So, that would be generosity. (Or the minor virtue of liberality, associated with the Excellence of Duty, as they would class it.) Mistaken right action ranks above doing harm due to excessive caution.
Is there an equivalent to “Only In Florida,” in which the strangest possible stories can be believed to have actually happened because they came from this place?
Today, on “News from the Periphery”, or on occasion “News from the Freesoil Worlds”…
(The Empire is actually this for many people, in a slightly different sense. After all, like I said… Weirdness Manufacturers.)
Will the Legion’s medical units save enemy combatants who have been mission killed / surrendered while the battle is still raging? If so to what extent will they go out of their way to do so?
(assuming of course that they are fighting someone decent enough to be worth saving)
Depends on the rules of war in effect. In a teirhain, against an honorable opponent fighting in a civilized manner, certainly. In a zakhrehain, that depends on whether the barbarians in question will respect the safety of rescue and medical personnel, whether out of decency or pragmatism, and there are no second chances on this point. (In a seredhain, of course, it doesn’t matter, since the aim of a seredhain is to kill everyone on the other side anyway.)
As to what extent – well, they’re medical personnel. If trying isn’t obviously lethal, and – since they are also military personnel, so long as it doesn’t impair their execution of the No Sophont Left Behind, Ever! rule – they always go in.
“Okay, you’re done for the week. It’s time to go home.”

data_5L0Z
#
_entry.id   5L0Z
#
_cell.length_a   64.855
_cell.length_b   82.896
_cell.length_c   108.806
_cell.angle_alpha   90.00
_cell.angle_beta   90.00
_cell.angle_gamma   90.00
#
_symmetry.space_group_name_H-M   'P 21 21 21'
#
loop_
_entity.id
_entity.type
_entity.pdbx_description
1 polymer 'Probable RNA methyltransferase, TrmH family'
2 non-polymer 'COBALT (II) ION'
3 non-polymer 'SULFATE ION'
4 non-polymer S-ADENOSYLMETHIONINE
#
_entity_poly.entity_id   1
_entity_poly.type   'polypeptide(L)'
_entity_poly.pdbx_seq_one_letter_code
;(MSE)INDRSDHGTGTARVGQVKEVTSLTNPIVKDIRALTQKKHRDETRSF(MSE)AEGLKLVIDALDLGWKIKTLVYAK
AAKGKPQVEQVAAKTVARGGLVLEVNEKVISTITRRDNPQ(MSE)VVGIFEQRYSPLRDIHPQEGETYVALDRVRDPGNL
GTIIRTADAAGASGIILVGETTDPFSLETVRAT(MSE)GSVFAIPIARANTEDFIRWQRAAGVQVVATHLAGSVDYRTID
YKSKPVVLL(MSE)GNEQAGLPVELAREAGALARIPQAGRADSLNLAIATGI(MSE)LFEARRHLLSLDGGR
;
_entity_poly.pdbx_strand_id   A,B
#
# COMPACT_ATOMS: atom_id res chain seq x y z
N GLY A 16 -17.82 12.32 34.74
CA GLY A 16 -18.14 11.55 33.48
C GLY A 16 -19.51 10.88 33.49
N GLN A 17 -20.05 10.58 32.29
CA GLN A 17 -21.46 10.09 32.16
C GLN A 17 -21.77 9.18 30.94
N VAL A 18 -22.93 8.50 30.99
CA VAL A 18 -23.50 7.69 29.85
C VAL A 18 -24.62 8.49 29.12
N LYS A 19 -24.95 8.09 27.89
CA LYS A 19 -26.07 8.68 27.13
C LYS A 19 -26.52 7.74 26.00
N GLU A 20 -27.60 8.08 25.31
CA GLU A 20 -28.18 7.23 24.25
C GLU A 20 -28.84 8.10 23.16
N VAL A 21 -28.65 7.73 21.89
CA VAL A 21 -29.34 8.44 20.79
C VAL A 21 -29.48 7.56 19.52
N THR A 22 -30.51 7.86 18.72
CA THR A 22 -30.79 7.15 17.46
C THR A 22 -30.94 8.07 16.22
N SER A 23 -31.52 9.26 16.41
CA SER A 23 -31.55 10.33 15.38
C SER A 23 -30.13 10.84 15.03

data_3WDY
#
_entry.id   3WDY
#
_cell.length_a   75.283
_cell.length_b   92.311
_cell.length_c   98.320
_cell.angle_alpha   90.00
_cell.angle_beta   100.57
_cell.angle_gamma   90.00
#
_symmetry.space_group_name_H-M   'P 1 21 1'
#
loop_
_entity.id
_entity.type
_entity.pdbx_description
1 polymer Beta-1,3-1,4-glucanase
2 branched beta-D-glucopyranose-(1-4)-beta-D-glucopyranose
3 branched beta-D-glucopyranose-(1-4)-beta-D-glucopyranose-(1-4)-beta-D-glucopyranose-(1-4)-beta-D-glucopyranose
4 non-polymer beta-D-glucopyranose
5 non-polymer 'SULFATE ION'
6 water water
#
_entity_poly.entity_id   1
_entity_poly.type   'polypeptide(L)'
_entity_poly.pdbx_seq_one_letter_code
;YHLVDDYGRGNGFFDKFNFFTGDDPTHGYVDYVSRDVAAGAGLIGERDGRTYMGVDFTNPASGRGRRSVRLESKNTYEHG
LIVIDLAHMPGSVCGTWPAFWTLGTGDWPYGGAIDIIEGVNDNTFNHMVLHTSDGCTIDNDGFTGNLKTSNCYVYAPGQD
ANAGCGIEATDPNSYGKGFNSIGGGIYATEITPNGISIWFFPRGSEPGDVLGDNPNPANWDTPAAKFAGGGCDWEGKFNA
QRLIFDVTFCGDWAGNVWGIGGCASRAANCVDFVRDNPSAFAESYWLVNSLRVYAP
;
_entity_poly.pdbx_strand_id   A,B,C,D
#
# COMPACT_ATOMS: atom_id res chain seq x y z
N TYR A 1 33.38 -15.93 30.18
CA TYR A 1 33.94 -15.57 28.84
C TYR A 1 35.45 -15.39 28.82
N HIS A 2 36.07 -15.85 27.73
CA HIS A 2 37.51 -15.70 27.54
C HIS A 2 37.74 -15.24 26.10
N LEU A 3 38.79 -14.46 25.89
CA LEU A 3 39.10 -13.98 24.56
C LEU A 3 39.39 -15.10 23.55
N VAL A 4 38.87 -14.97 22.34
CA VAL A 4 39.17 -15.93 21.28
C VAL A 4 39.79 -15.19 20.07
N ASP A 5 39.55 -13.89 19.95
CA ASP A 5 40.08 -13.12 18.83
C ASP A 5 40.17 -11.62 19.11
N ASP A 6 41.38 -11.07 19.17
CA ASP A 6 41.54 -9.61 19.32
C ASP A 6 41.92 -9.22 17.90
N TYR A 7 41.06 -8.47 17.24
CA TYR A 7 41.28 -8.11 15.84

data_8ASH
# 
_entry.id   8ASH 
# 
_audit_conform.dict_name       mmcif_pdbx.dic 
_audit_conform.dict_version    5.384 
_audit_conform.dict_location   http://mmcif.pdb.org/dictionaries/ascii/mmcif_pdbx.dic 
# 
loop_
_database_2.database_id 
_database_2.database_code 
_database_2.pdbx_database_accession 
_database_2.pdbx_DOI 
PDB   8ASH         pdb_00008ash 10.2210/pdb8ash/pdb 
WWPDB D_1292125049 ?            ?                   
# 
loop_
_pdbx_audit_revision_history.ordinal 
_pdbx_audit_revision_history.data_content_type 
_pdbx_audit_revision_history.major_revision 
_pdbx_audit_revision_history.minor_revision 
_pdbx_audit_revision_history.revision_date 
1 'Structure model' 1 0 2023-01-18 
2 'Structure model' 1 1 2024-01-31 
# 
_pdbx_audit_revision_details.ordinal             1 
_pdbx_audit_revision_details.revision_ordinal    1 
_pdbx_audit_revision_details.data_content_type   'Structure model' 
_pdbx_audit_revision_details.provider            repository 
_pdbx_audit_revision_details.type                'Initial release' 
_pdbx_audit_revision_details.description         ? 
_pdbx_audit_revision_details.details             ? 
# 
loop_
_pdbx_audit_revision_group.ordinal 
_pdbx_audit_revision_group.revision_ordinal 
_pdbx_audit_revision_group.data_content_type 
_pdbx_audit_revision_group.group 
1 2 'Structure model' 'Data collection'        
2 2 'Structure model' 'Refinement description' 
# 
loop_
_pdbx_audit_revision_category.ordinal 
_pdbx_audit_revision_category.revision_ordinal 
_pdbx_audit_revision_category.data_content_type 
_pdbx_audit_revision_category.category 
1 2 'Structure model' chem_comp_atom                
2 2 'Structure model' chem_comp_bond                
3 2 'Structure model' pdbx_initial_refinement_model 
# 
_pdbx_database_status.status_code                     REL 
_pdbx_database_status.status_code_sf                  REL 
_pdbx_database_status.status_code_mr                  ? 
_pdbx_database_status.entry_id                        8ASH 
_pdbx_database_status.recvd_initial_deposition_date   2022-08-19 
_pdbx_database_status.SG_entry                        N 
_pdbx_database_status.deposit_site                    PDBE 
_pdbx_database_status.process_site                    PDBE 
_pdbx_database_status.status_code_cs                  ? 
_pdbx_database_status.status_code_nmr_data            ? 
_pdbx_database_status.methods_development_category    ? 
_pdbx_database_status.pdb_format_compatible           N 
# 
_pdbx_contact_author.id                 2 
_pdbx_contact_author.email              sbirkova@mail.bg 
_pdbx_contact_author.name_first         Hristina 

“No exceptions, Lissel. The policy’s there for a reason.”
“I just need to finish –”
“And you’ve been here for thirty hours already this week. You’re one of the Initiative’s top designers, and you’re letting yourself get fatigued. Your neurotransmitters don’t lie, you know, and I am seriously concerned about what your norepinephrine, glutamate and serotonin levels are telling me about your mental state. And even if I wasn’t, clause 37-c in your contract says that you’ll keep your creativity/intuition quotient above the line it’s about to fall below. So go home, watch a vid, have some dinner, play a game, get some sleep, whatever you need to do to relax, and don’t think about work until Amphimis next.”
It is important to realize, when working in the Empire, that your connection to your employer is defined strictly by your contract. There are rarely benefits attached to it (the tax system does not advantage providing them, and the locals almost all prefer additional fungible money), nor are there specific laws governing working hours or other working conditions. (Despite this caution, the latter are almost universally excellent; Imperial businesses have operated on the basis of the need to optimize the productivity of a highly skilled and formerly sharply limited labor pool for a very long time.) It is entirely up to you to manage how much you want to work in any given period, when and how much vacation time you wish to take (by not taking contracts, or if you are on a time-bounded contract, by negotiating for what you consider a reasonable “duty cycle”), and what other conditions you are prepared to accept. In almost all cases, all these conditions are negotiable, much more so than you are probably used to.
Likewise, while Initiatives may have suggestions for and even be willing to sponsor certain training – in exchange for contract considerations on your part – your professional development is also entirely in your hands. If you intend to have a career of any length, you will need to put aside money and time for ongoing education, training, and downloadable skillsets to keep up with the current state of the art.
In short, you must learn to manage yourself.
Another consideration you must pay attention to is the requirements of a given contract where tools and facilities are concerned. Some contracts require you to use the Initiative’s facilities and equipment, or facilities and equipment contracted-in by them; some require you to use your own, or facilities and equipment you have contracted for the use of; yet others permit either, at your choice. This is something you must pay attention to in particular, since the remuneration you are looking for obviously will differ in each case.